>https://matrix.org/faq/#what-is-the-difference-between-matrix-and-irc%3F

Features like history, replies, etc. are better suited for a mailing 
list. IRC is for unstructured, casual conversations that don't need to 
be saved.

>Matrix is a modern, federated, open standard with default E2EE (with 
>unique cross-device signing feature), media, video and audio call 
>support, widgets, guest users (no registration needed) and many more.

E2EE is good for private communication. E2EE does not make sense for 
public, open rooms. Discussion in #sr.ht shouldn't be hidden from 
unauthorized parties because there are no unauthorized parties.

>Several open source communities have been switched to Matrix already: 
>Mozilla, KDE, GNOME.

These communities are quite different from Sourcehut. For instance, 
Sourcehut does everything through vanilla git/mercurial + mailing list 
integration, but KDE and GNOME use GitLab. Mozilla uses a hybrid of many 
services, partly because they have to handle a ton of interconnected 
services that were written with some assumptions in mind that don't 
translate well to mailing lists.

>There are many Matrix clients available for all platforms (Android, 
>iOS, Web, TUI and GUI for Linux, *BSD, macOS, Windows): 
>https://matrix.org/clients/

These clients all support different feature sets, so different users 
will see different things. The only client that supports it all is 
Element. IRC's simplicity makes it easy for many clients to support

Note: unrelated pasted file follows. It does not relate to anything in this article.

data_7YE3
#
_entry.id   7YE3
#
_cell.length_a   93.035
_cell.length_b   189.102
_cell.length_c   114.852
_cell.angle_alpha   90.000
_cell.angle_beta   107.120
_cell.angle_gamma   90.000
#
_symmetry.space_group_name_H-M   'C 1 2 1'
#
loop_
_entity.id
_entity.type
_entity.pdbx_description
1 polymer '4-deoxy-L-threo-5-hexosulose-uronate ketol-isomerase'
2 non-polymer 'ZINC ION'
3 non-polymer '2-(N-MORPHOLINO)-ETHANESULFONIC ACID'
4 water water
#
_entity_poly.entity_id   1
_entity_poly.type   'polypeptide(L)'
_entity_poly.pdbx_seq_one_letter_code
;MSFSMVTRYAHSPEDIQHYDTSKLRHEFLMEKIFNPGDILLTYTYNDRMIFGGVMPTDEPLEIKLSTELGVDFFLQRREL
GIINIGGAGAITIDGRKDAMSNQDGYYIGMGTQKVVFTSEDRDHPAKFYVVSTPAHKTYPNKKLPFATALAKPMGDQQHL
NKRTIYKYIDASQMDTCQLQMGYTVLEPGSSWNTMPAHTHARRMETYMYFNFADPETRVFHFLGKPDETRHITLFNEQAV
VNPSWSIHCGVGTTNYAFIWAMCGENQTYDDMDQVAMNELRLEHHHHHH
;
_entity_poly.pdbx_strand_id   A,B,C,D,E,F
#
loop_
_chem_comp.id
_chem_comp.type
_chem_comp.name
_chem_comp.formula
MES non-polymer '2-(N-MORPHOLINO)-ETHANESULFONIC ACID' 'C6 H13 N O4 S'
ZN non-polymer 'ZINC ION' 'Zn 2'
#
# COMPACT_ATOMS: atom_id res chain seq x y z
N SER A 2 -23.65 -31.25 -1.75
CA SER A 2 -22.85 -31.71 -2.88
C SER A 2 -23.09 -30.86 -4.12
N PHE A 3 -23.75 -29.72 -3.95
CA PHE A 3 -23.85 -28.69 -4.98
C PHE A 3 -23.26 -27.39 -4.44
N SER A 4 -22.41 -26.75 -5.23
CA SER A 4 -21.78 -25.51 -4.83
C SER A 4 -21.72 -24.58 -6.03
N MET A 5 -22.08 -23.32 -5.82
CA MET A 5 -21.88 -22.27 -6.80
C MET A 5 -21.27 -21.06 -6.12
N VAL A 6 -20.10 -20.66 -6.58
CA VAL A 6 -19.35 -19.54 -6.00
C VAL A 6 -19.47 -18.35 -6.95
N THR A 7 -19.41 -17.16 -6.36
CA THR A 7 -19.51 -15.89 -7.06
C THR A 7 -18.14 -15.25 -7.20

everything (this statement does not apply to much of IRCv3).


A less extreme solution would be to improve the matrix-appservice-irc 
bridge so that matrix messages don't end up looking very different to 
IRC users. If 
https://github.com/matrix-org/matrix-appservice-irc/issues/701 gets some 
progress, Drew might consider un-banning Matrix users who connect via 
the matrix.org Freenode bridge.
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On Thu, Nov 19, 2020 at 01:34:03PM -0800, Rohan Kumar wrote:
> On Wed, Nov 11, 2020 at 02:34:06PM +0000, notramo@protonmail.com wrote:
> > IRC is centralised and a very old protocol.
Are you sure you know what “R” in “IRC” stands for?
For instance, Freenode—the most popular, albeit dying out—IRC network is a
*network*, not a *server*.

Re: bells and whistles such as history —
Yes, IRC is for casual communication, but so is any other chat. Chats are at
most full-text-searchable. If you care about for searchability, use a weechat
in tmux, or attach your GUI IRC client to a server running an IRC client.

Or use an IRC indexer, of which there are plenty.
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Jonn <jonn@doma.dev> writes:


> Re: bells and whistles such as history —
> Yes, IRC is for casual communication, but so is any other chat. Chats are at
> most full-text-searchable. If you care about for searchability, use a weechat
> in tmux, or attach your GUI IRC client to a server running an IRC client.
>
> Or use an IRC indexer, of which there are plenty.
>

I'd also like to note that Freenode and OFTC are implementing a ircv3
compliant server forked from charybdis which will probably come with
HistServ playback. So the issue of history for Freenode will soon be a
moot-point.

There are other ircv3 ircds like oragono, inspircd, and (eventually) my
orcircd (which is hosted on sourcehut, but is still private) which all
offer some form of history playback.

Point is, don't let IRC's "lack of features" fool you. There is an
elegant balance in effect between clients, networks, and their
respective backend runtimes.

Long live IRC.

-- 
Brett M. Gilio
brettg@gnu.org
https://brettgilio.com/
GNU Project webmaster [https://gnu.org/help/]